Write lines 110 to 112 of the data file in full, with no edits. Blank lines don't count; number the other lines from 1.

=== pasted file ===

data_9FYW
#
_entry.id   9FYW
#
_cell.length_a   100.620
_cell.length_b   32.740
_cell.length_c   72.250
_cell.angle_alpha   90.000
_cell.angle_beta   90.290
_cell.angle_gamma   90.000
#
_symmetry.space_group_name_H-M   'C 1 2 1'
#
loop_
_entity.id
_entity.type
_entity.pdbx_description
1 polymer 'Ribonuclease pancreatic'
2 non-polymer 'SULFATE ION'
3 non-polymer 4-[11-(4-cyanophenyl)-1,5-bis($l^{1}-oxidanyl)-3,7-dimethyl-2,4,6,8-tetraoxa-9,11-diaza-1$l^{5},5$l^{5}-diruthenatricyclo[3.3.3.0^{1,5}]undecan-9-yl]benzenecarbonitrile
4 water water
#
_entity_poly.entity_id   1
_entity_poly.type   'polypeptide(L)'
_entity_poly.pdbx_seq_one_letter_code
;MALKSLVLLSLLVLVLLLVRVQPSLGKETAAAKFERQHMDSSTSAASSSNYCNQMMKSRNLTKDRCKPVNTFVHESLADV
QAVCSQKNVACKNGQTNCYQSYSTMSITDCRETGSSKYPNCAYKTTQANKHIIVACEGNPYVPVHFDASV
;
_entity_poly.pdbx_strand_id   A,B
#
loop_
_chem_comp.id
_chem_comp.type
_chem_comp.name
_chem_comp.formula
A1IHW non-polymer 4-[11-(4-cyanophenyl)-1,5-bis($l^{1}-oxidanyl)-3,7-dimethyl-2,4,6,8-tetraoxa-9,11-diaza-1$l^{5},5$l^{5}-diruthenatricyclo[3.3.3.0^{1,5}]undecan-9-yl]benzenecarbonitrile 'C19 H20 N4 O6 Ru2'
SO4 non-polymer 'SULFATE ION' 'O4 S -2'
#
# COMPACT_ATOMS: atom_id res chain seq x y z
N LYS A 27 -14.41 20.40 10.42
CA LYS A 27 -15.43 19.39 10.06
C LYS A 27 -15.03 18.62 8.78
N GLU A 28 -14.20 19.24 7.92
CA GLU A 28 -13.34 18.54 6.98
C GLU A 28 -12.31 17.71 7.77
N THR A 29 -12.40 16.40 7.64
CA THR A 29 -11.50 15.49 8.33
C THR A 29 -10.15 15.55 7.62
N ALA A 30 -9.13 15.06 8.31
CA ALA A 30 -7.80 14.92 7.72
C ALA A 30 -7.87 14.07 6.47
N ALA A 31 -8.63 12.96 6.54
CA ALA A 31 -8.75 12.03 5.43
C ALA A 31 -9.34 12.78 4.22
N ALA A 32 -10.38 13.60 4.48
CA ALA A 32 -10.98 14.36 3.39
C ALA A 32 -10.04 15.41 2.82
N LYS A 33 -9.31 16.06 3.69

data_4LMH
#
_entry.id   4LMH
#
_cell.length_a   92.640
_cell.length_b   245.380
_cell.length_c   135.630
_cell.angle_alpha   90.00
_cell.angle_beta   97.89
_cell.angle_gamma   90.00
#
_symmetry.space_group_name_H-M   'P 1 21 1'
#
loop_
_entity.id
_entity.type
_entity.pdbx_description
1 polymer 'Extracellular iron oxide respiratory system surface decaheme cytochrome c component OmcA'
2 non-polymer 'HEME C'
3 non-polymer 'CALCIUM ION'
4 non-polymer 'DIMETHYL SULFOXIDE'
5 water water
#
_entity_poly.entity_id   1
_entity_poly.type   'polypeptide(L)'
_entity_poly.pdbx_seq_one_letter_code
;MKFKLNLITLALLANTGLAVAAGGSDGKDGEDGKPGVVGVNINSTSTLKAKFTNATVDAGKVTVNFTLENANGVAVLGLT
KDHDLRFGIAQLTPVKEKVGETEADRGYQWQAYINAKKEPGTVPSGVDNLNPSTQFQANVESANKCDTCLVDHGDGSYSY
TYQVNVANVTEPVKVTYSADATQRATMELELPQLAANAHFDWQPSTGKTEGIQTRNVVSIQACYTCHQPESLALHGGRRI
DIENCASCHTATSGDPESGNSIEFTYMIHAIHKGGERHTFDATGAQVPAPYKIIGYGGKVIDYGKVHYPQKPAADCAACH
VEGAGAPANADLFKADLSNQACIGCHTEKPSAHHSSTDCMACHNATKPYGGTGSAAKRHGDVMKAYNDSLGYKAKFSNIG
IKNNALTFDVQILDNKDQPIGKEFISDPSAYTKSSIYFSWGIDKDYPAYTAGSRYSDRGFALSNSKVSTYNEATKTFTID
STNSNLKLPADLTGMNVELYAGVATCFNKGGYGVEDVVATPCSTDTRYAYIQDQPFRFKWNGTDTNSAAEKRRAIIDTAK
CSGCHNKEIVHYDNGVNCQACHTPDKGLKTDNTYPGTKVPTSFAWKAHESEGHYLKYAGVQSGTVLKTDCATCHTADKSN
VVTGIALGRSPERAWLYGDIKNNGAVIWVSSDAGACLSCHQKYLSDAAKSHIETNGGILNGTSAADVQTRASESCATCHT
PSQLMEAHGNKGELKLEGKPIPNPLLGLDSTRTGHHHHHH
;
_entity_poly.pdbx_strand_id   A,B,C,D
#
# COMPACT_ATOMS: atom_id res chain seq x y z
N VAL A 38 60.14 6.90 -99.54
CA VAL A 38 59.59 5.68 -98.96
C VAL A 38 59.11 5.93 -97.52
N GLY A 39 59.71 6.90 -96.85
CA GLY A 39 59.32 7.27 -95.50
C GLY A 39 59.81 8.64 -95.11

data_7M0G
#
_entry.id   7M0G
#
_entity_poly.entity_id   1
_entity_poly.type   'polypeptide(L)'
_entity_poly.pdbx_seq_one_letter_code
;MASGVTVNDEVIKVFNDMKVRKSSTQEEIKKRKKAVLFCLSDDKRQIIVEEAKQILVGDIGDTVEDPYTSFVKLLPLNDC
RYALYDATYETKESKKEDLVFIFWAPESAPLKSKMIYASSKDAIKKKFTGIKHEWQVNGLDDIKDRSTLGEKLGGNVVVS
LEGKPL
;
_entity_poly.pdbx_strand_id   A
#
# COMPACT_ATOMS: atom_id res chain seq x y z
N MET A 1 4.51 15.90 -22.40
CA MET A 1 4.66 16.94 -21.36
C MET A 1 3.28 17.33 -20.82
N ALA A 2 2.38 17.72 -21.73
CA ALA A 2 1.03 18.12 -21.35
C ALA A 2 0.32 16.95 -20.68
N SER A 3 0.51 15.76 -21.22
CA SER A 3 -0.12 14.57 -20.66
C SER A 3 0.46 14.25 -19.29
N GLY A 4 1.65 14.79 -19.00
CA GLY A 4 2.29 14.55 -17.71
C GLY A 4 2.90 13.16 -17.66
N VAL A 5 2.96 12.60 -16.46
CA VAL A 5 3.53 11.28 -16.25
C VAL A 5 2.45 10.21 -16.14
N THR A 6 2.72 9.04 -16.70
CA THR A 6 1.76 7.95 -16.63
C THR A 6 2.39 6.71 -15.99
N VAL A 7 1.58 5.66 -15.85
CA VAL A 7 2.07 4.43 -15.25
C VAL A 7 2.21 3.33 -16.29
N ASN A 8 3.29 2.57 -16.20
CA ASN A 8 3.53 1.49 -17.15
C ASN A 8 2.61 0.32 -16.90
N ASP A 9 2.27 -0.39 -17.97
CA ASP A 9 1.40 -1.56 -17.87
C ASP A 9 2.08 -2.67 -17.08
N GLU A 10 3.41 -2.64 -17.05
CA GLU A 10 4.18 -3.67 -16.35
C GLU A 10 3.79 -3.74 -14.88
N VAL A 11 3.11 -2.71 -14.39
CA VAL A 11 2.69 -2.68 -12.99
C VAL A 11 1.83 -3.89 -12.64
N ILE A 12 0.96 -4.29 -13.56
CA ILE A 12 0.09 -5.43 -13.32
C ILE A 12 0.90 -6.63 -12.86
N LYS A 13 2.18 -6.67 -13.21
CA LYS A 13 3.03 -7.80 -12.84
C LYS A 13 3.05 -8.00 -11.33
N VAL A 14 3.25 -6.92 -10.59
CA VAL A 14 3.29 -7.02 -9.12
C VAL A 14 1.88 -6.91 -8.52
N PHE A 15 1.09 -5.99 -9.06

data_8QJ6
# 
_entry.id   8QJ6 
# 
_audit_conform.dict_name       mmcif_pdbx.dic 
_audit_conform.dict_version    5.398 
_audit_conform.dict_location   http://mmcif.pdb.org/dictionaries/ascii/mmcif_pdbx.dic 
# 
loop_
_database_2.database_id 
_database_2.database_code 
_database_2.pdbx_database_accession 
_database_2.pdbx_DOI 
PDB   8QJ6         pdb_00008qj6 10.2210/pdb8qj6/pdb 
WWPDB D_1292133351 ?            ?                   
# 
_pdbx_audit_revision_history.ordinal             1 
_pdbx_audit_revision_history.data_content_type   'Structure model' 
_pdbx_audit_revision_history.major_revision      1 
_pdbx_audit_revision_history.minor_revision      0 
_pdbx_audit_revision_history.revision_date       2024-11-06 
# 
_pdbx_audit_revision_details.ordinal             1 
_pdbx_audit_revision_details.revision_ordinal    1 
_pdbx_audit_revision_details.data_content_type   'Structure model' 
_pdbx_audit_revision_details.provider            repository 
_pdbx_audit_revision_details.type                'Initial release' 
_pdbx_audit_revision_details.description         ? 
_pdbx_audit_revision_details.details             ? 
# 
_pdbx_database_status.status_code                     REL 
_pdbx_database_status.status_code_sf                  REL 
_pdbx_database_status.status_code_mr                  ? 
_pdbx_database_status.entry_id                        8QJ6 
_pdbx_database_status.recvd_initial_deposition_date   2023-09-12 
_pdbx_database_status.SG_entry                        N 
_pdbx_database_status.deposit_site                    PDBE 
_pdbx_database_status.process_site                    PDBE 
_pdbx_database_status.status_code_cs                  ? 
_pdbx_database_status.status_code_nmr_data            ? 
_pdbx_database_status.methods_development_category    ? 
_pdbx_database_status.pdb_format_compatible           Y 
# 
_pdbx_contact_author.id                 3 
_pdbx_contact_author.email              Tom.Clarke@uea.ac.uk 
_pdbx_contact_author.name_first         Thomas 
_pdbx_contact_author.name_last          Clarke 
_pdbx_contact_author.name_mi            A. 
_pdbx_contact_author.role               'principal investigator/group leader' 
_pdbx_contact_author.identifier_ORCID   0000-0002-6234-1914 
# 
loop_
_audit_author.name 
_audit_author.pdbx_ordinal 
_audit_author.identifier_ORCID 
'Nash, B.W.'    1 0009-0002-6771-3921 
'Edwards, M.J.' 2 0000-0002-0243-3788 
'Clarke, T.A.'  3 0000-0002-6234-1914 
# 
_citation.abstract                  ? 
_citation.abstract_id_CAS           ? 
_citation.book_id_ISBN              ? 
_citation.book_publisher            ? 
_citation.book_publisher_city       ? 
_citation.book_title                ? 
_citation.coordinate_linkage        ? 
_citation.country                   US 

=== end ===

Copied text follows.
_entity_poly.type   'polypeptide(L)'
_entity_poly.pdbx_seq_one_letter_code
;MASGVTVNDEVIKVFNDMKVRKSSTQEEIKKRKKAVLFCLSDDKRQIIVEEAKQILVGDIGDTVEDPYTSFVKLLPLNDC